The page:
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Spectral and physiological uniqueness of perennial pepperweed (Lepidium latifolium)

Published online by Cambridge University Press:  20 January 2017

Susan L. Ustin
California Space Institute Center of Excellence, One Shields Avenue, The Barn, University of California, Davis, CA 95616


Perennial pepperweed is an aggressive, exotic weed invading wetland and riparian areas in California, including the San Francisco Bay/Sacramento–San Joaquin Delta Estuary. Effective management will require detailed and accurate maps of its distribution. Remote sensing technologies offer the capability to map weed species over broad areas and with rapid return intervals. As a first step in assessing the potential to map perennial pepperweed with hyperspectral remote sensing data, this study determined its spectral uniqueness relative to co-occurring species. Spectral measurements were conducted during summer drought conditions in the Sacramento–San Joaquin Delta region. Reflectance spectra of perennial pepperweed and seven co-occurring species were collected with a portable spectrometer. Nineteen physiological indexes were calculated from the reflectance data. Physiological indexes are sensitive to narrow spectral features and encapsulate reflectance information in ecologically relevant ways. Classification trees generated from these indexes were able to discriminate both flowering and fruiting perennial pepperweed from co-occurring species with high levels of cross-validated accuracy when using the original spectrometer data and also when this data set was resampled to simulate the spectral resolution of two widely used airborne hyperspectral imagers. Perennial pepperweed's characteristic white flowers are the major component of the spectral uniqueness of this species. Phenological state influenced reflectance spectra more strongly than variation in intraseasonal maturity. Field spectrometer spectra were qualitatively and quantitatively similar to perennial pepperweed spectra extracted from airborne image data. These results suggest that hyperspectral remote sensing will be a powerful tool for the mapping and monitoring of perennial pepperweed. Future work will extend these analyses to image data encompassing the San Francisco Bay/Sacramento–San Joaquin Delta region.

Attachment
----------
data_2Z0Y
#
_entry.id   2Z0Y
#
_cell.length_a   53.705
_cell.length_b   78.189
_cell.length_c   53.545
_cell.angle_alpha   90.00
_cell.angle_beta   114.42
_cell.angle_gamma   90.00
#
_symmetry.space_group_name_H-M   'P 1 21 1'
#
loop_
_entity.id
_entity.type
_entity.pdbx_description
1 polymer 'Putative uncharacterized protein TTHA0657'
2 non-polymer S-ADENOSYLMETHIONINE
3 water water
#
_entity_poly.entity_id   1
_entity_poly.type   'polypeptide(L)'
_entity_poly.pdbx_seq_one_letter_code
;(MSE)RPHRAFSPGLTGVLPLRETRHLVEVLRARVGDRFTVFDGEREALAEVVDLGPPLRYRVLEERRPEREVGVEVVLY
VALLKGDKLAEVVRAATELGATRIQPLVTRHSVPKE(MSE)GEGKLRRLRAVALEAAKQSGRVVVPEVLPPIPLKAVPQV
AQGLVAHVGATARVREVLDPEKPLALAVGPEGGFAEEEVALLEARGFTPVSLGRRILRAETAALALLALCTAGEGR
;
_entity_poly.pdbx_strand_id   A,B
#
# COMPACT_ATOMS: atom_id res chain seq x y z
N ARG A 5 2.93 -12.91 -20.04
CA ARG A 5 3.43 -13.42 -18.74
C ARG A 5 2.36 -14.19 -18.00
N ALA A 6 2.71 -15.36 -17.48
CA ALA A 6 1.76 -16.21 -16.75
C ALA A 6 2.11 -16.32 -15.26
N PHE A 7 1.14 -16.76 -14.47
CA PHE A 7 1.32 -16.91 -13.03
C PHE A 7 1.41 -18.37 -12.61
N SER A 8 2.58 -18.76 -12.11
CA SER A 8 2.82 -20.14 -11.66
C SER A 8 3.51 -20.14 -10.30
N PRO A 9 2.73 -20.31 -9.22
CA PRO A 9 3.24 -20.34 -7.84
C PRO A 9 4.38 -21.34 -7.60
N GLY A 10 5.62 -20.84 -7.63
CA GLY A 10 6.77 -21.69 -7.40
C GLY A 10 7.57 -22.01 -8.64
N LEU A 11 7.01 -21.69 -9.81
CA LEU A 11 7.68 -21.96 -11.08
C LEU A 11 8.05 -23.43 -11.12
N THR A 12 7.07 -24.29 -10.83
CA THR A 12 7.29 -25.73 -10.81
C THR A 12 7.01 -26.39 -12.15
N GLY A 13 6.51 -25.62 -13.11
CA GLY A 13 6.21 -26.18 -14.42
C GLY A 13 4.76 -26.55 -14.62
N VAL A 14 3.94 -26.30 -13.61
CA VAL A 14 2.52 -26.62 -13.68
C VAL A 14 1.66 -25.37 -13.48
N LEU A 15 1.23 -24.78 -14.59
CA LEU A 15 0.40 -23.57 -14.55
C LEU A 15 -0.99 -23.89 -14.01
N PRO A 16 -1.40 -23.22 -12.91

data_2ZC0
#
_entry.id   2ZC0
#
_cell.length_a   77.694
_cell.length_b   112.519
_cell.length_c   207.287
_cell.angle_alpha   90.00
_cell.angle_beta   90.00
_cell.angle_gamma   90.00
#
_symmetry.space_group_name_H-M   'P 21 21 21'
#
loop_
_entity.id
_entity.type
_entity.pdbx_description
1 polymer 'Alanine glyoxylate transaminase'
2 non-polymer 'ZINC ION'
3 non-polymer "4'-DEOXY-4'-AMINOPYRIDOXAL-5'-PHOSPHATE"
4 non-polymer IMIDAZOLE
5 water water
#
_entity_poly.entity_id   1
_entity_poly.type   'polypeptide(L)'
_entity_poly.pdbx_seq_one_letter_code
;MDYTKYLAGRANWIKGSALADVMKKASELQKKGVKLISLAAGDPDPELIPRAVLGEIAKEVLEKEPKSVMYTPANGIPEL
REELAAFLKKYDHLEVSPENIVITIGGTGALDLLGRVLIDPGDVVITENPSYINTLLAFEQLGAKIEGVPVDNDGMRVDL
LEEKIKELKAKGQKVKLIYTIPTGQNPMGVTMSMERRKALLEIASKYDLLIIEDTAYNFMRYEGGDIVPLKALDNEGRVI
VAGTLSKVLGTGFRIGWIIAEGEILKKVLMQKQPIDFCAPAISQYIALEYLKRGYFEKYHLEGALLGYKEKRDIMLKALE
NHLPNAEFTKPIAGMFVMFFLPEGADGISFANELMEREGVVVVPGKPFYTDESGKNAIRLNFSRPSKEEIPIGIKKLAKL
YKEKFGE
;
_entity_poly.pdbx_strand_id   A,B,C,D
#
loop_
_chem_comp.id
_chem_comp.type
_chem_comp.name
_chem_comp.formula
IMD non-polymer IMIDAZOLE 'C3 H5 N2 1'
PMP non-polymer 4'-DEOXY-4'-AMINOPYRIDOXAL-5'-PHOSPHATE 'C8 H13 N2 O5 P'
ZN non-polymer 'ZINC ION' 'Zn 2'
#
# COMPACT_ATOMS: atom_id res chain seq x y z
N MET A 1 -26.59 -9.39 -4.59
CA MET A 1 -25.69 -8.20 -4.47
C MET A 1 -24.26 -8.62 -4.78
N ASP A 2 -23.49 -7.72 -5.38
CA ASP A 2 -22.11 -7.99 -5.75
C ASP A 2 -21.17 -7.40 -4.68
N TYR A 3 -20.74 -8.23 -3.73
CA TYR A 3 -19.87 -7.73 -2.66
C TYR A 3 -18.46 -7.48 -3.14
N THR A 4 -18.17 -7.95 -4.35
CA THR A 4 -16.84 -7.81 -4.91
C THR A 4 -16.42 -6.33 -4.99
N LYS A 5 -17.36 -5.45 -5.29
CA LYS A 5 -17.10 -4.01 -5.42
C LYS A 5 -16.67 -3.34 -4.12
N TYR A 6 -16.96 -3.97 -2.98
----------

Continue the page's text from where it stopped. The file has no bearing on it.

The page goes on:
Research Article
Weed Science , Volume 54 , Issue 6 , December 2006 , pp. 1051 - 1062
Copyright © Weed Science Society of America 

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